of Him; and especially, bringing others (our children, fallen away family members,
interested friends and co-workers) to church with us—to Mass, to Confession, to
adoration, etc..
As Advent continues let us turn to our Blessed Mother to help us to prepare in joy
for Christmas, by her example and through her intercession.
 
Giving. At the first Christmas, God gave Himself to us by stripping Himself of the glory
of heaven, and becoming a baby born into poverty. So I encourage you to consider
carefully what you will give to those in need this Advent, whether individuals you know
or charitable organizations that continue Jesus’ work on earth.

When you give to charitable groups, make sure the group is solidly in line with the
teaching of Christ’s Church so that your money isn’t diverted to unworthy uses. Let me
recommend a just few organizations (there are many more organizations worthy of your
help): the Little Sisters of the Poor, Catholic Charities of Arlington, House of Mercy,
Divine Mercy Care, Project Rachel, Gabriel Project, Mary’s Shelter (in Fredericksburg),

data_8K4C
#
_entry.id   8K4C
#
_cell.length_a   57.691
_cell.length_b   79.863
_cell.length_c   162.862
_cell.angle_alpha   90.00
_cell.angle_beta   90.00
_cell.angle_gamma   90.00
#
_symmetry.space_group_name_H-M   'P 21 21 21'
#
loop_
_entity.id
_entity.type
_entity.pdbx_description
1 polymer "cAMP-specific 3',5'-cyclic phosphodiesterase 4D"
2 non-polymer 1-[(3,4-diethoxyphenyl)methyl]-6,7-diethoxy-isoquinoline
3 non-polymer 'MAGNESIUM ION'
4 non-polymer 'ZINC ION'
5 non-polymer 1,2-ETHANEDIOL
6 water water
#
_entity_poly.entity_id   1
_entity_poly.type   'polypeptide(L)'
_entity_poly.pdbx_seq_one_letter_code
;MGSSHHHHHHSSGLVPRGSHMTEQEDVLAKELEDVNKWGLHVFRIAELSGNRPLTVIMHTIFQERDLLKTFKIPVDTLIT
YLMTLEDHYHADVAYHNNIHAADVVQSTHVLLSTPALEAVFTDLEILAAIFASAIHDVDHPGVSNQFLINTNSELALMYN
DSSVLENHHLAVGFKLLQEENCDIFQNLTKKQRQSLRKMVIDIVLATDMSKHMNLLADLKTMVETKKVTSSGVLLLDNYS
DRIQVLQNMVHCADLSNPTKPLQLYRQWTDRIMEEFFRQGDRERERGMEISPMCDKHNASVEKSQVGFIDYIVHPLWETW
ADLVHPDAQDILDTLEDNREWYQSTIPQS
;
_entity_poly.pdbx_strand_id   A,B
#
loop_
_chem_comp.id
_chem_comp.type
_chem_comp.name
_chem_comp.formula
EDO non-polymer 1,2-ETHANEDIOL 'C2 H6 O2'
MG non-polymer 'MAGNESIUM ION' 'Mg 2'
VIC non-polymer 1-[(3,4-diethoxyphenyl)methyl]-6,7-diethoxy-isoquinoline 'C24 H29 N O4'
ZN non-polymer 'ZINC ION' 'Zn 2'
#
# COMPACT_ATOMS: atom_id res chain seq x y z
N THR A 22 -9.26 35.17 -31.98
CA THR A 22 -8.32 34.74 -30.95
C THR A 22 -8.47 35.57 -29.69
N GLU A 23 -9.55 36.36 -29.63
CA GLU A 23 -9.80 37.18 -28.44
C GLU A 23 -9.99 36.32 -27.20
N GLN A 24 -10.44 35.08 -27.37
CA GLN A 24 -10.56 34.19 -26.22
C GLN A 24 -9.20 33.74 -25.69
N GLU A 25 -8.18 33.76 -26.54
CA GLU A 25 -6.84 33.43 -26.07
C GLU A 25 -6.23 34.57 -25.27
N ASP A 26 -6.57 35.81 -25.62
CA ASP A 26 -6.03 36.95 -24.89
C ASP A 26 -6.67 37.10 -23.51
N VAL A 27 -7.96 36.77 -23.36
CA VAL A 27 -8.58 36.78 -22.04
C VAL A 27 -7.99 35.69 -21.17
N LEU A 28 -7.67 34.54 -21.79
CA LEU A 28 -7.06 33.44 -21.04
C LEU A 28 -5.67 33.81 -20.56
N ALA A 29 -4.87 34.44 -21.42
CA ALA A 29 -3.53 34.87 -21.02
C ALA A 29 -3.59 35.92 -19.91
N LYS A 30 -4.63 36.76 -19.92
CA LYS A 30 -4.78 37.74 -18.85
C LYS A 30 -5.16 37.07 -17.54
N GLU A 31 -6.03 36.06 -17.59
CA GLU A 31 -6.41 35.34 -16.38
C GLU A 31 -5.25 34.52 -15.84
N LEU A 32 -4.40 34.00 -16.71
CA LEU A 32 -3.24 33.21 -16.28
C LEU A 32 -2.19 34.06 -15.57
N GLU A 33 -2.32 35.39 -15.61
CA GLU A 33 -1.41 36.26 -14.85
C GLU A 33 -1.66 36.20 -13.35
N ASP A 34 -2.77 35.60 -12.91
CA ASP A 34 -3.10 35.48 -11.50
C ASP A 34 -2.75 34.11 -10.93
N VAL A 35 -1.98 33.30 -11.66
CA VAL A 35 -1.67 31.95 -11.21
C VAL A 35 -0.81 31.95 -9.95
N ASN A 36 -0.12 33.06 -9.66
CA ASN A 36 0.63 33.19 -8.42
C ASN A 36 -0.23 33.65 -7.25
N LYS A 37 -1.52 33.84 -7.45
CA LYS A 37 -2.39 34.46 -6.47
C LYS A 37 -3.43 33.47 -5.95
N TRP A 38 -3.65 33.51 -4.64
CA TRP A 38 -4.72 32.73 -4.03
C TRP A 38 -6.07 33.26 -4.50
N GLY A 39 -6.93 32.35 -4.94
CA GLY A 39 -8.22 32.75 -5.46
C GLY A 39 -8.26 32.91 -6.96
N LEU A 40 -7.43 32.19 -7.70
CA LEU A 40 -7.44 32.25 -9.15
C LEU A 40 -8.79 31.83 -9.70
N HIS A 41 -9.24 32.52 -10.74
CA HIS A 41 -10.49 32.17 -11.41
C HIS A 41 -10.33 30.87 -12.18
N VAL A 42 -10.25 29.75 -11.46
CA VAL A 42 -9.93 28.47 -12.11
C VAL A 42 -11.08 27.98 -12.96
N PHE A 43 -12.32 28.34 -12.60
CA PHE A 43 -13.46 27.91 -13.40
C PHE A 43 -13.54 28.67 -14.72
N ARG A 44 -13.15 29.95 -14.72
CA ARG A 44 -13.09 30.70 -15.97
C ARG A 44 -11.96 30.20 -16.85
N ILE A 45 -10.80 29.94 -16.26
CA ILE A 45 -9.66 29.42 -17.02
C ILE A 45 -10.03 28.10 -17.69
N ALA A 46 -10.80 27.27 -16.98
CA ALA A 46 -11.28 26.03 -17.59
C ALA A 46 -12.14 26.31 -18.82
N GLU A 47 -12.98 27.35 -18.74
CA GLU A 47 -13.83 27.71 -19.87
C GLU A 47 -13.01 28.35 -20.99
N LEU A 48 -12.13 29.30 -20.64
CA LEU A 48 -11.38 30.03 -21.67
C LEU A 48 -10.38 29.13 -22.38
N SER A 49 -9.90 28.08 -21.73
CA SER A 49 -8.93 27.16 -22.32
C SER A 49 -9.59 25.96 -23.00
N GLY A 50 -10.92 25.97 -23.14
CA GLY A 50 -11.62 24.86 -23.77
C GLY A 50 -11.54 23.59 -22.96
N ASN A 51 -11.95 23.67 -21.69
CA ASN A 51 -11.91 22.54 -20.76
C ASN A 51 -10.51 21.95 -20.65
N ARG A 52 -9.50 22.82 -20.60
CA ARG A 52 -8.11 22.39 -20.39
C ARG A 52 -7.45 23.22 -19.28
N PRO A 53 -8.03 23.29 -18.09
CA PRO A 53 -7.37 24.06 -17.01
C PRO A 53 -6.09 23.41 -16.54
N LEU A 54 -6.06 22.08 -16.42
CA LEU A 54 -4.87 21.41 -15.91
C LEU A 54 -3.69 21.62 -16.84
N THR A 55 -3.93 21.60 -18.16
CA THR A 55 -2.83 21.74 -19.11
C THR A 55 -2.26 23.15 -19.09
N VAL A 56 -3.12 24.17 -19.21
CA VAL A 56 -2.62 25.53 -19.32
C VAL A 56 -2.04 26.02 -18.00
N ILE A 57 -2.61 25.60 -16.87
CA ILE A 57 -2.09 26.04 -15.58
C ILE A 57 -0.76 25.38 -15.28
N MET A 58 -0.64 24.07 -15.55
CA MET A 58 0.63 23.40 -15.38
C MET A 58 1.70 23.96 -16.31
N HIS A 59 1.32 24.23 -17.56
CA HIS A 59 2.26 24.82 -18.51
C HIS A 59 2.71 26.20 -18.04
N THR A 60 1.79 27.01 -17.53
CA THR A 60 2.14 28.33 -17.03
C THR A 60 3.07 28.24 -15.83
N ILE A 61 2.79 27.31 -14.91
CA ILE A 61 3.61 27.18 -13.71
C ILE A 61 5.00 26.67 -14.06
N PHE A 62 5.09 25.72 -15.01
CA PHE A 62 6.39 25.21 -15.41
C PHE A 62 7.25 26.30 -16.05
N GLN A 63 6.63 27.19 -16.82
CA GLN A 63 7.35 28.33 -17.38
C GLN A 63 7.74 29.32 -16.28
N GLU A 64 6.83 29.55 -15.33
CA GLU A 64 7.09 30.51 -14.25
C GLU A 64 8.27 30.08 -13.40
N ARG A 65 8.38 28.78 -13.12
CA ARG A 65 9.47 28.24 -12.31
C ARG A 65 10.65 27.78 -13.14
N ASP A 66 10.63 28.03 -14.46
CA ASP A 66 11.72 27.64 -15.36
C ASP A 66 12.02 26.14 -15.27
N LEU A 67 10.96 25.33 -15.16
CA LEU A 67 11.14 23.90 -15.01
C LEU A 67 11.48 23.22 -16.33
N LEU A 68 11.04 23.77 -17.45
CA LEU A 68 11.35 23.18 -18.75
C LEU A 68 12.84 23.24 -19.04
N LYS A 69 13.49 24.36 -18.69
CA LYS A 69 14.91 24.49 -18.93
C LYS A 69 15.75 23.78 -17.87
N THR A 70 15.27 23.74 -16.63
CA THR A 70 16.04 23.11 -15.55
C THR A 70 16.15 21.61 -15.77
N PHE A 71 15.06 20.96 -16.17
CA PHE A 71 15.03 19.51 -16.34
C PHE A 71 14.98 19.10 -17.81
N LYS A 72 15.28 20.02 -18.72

the Poor Clares, Angelus Academy, and St. Dominic Monastery in Linden, VA (the
wonderful cloistered Dominican sisters who pray for our parish daily). And of course, St.
Raymond’s itself is a charitable organization—special Christmas donations to the parish
are greatly appreciated.
 
Confessions. As I noted above, one of the best tools to help us to overcome sin is the
Sacrament of Confession. First, the confession/admission of our sins to the Church and to
God (through the priest) helps us to identify the sins we must overcome, to take personal
responsibility for them and to affirmatively reject them. Second, the grace of the
sacrament repairs the rupture sin causes between us and God, especially if there are
mortal sins, and strengthens us to resist those sins in the future. So… go to confession
this week. Monday through Friday this week we will have 3 priests hearing confessions